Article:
Drug addiction in America’s youth population evolved substantially during the 1970’s. As the hippie movement began to fade from the popularity enjoyed during the 60’s, recreational drug usage took on new forms. Marijuana was in a steady source of supply from Mexico until the mid 70’s, when a decline began in response to the beginning of the “war on drugs”, by the Reagan Administration. Cannabis crops in Mexico were systematically eradicated by the government using Paraquat, an herbicide with toxic side effects. Stiff drug penalties affecting marijuana importation arose in the 70’s, resulting in new methods of cultivating the drug in the U.S.
The popularity of LSD expanded during the early 70’s, with a strong nod of approval from the entertainment industry, who helped foster the youth drug culture through imagery of rock music legends caught in the throes of drug addiction. As drug use began to take on an increasingly experimental context, American youth began to indulge in other, more dangerous drugs. These included cocaine, heroin, and the resurgence of “ups and downs”, the common street name for amphetamines and barbiturates, which had enjoyed wide popularity during the 50’s, along with alcohol, by this generation’s parents.
During the 70’s spiritual movements incorporating alternative religious belief systems from other cultures gained tremendous popularity. LSD or “acid”, played a part in many of these subculture groups, who purported using the hallucinogen to achieve mind-expansion by raising consciousness, as a spiritual practice. There were strong cultural symbols utilized to back support for acid and other psychoactive hallucinogenic drug use. Popularity for “acid” rose proportionally with the canonization of luminaries, including rock stars Jimi Hendrix, Janis Joplin, The Who, The Beatles, The Rolling Stones, The Grateful Dead and The Jefferson Airplane, to name the most notorious artists to incorporate heavy drug use with their persona, mesmerizing youth during the 70’s.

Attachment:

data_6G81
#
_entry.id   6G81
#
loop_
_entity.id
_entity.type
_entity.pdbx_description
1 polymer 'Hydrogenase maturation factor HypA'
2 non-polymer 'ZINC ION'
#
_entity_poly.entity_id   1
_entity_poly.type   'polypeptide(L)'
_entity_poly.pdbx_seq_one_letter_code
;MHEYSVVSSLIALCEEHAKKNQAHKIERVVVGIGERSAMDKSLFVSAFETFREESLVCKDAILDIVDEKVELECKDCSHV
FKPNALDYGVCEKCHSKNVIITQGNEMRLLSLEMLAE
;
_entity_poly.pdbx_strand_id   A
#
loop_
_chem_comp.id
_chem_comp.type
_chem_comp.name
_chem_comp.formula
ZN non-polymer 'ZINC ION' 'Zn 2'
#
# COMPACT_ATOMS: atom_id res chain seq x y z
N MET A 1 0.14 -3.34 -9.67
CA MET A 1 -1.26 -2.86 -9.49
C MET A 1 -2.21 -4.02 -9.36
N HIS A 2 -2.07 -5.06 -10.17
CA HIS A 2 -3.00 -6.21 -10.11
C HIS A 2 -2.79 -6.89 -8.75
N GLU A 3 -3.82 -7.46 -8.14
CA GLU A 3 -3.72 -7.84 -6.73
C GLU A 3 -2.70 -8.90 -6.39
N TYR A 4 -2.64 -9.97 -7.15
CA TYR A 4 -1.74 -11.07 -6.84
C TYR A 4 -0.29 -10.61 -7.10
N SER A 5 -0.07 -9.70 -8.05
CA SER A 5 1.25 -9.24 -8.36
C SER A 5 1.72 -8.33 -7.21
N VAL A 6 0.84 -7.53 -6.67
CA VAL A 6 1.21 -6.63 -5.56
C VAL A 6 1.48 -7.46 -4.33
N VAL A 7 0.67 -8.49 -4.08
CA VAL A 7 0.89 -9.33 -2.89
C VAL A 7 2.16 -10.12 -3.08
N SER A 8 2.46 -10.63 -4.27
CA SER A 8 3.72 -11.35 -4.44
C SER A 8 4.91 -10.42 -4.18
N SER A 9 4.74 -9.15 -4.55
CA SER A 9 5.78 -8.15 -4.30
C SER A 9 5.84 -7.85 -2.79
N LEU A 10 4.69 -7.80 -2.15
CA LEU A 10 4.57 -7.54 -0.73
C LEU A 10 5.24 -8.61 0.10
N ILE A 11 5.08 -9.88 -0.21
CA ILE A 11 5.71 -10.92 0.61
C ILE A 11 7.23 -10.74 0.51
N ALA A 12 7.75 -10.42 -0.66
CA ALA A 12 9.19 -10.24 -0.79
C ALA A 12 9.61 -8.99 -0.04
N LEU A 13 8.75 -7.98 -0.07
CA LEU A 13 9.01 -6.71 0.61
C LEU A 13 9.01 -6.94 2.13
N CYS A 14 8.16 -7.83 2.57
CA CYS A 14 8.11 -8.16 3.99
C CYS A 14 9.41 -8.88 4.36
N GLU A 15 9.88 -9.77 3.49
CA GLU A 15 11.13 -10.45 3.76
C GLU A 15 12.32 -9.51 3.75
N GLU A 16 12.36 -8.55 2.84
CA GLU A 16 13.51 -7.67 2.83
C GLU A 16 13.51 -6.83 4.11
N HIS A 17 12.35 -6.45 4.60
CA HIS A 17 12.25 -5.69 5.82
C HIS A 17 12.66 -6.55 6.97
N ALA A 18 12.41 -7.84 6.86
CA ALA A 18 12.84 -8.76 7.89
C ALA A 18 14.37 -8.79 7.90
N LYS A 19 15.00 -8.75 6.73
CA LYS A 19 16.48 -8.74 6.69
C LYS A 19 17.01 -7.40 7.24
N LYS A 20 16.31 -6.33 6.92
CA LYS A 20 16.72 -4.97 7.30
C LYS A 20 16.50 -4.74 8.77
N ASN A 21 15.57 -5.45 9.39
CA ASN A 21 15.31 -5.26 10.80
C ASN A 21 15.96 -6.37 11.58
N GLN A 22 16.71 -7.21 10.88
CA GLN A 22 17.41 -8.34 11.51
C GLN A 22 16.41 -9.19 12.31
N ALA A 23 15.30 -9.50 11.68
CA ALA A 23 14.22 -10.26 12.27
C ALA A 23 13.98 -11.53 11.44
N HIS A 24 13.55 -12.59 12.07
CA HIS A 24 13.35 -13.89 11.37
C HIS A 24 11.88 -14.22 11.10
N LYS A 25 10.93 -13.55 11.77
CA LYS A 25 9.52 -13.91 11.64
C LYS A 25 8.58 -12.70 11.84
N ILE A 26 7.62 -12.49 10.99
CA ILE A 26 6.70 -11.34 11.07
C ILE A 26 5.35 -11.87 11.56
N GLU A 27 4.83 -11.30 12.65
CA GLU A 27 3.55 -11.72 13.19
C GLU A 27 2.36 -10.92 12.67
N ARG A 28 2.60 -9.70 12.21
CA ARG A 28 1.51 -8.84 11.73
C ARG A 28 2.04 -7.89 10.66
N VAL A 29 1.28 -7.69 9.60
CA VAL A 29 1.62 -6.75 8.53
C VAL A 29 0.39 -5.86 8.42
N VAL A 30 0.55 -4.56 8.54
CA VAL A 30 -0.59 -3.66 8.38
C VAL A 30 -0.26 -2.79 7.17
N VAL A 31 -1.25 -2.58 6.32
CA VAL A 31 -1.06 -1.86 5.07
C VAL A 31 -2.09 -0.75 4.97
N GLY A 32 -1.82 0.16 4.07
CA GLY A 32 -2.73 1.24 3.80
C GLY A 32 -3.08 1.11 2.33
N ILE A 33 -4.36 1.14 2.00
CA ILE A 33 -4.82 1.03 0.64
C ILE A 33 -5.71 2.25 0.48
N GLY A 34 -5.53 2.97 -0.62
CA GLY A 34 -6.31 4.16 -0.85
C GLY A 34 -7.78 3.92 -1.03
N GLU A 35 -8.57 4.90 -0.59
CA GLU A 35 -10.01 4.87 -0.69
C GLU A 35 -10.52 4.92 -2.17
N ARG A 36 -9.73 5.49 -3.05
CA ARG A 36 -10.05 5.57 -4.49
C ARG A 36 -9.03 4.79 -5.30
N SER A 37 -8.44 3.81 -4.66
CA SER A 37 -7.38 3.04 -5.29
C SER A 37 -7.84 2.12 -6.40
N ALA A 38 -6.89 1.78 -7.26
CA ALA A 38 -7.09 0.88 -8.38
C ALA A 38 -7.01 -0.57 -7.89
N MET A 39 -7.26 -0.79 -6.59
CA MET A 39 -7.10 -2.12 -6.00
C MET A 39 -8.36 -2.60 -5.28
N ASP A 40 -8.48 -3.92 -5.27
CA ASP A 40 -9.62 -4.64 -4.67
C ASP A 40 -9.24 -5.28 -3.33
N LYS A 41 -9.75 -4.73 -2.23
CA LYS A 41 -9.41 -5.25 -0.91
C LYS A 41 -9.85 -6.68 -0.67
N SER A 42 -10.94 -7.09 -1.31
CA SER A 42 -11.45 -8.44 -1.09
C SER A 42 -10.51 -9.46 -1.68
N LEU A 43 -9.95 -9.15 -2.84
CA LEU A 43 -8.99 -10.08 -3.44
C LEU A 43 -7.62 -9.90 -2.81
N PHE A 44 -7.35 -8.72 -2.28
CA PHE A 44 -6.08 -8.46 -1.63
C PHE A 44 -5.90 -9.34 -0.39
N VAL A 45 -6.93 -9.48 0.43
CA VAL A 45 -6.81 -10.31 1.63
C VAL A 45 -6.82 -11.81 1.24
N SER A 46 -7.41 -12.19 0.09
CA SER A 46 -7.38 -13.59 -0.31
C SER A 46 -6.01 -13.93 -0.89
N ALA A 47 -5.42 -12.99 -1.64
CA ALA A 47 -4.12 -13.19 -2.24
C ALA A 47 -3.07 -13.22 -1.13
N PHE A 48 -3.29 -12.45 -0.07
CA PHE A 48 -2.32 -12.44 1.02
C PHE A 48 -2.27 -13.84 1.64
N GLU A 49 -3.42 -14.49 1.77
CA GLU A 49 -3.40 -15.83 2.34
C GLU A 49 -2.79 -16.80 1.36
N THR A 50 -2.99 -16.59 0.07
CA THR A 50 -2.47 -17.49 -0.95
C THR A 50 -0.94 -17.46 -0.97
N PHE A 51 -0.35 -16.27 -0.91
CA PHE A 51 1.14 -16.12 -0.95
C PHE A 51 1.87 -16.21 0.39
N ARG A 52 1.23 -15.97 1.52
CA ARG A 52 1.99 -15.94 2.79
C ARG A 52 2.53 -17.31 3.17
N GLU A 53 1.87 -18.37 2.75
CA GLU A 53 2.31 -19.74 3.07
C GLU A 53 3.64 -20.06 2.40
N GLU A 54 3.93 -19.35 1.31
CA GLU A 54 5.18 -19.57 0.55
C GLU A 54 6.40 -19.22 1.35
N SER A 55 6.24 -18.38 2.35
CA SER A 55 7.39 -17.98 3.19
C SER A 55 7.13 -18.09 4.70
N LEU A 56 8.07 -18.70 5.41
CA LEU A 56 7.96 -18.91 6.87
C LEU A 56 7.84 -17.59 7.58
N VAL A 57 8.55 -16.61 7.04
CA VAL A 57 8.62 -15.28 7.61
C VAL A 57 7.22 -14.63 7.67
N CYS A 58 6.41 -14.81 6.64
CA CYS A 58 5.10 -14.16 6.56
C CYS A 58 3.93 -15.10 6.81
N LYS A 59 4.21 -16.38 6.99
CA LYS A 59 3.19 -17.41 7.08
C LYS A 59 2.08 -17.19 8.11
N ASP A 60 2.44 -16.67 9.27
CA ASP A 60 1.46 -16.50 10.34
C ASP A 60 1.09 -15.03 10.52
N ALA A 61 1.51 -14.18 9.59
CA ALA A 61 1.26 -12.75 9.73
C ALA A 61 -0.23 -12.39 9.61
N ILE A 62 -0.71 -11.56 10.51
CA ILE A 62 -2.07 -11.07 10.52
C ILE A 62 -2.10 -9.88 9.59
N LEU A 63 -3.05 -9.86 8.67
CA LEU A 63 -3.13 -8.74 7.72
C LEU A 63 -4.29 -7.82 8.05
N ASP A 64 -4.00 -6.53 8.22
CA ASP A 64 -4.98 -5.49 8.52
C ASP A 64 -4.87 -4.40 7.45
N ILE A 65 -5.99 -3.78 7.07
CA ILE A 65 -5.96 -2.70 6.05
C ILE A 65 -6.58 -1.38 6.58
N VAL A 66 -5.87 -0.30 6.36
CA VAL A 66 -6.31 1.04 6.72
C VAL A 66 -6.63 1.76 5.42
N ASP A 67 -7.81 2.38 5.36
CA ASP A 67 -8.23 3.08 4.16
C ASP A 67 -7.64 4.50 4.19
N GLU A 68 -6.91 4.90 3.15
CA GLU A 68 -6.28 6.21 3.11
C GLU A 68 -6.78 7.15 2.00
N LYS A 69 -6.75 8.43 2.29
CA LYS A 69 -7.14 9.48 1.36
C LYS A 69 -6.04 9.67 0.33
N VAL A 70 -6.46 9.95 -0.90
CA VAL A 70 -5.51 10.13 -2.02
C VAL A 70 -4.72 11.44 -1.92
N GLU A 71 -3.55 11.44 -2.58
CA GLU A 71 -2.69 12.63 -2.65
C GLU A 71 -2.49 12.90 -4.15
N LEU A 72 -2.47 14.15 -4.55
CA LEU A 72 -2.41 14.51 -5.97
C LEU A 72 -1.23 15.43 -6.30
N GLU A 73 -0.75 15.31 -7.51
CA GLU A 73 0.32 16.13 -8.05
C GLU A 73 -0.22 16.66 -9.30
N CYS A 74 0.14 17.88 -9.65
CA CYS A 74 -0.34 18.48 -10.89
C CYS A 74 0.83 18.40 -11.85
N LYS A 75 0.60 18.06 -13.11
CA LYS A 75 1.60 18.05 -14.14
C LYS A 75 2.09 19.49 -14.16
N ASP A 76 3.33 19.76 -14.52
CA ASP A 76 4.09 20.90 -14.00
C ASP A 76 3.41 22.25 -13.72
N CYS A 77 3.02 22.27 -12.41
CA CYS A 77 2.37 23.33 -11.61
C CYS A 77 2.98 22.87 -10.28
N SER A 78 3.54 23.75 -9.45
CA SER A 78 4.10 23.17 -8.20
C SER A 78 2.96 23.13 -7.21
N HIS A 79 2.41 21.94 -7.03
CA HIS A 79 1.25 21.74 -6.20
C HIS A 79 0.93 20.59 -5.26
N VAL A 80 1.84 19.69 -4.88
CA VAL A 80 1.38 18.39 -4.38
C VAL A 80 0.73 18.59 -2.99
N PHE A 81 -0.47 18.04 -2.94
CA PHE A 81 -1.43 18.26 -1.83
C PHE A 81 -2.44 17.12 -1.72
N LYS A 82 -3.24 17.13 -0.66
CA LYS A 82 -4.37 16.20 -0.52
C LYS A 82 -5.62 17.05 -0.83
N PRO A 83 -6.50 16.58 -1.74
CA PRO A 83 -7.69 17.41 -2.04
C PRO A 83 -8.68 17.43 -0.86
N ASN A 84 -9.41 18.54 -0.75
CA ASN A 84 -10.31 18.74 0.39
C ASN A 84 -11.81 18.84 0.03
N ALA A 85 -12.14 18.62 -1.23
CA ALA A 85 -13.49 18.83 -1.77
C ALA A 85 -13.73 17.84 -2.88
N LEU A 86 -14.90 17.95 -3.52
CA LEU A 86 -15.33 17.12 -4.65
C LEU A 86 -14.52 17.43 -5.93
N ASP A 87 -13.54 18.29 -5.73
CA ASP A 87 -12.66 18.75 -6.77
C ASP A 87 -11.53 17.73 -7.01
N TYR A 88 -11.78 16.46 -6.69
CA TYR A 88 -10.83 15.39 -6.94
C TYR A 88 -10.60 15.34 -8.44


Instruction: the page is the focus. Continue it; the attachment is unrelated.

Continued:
As the decade reached a midway point, LSD drug use began to decline among users. Media stories of tragic deaths and insanity associated with acid drug use became widely publicized, deterring popularity and diminishing use by the drug culture.
By the late 1970’s LSD drug use had dropped off considerably from its heightened usage of 10 years earlier. This was the impact of tougher government laws attacking the increasing LSD and other drug usage by American youth. Besides stepping up arrests, government applied stiffer conviction sentences, successfully curtailing the use of the hallucinogen during this time. Sealing the diminished usage of LSD was the restricted access of base chemicals to manufacture the drug, which served to bring it off of the larger market.
As a response. during the 70’s the public’s recreational drug use began to take on a different shape with the shift to more dangerous illegal substances, including heroin and Quaaludes. These opiates, with dramatically addictive properties, caught many by surprise, and launched a fresh wave of chronic drug addiction and substance abuse by American youth. The ravages of drug addiction had not been previously experienced by the 70’s youth population. It was not until the advent of the cocaine epidemic during the 80’s that the disastrous effects of the slowly evolving recreational drug addiction plague began to rear its ugly head.
The introduction of cocaine, soon to become the blight of generations of drug addicts, began enjoying ever increasing popularity during the late 70’s. During this time we witnessed the beginnings of the mass marketing of the allure of the cocaine culture. Urban youth became especially vulnerable to the slick marketing of the cocaine drug culture, which was perpetrated via film, media and the promotion of iconic cultural figures, embodying the new cocaine lifestyle imagery.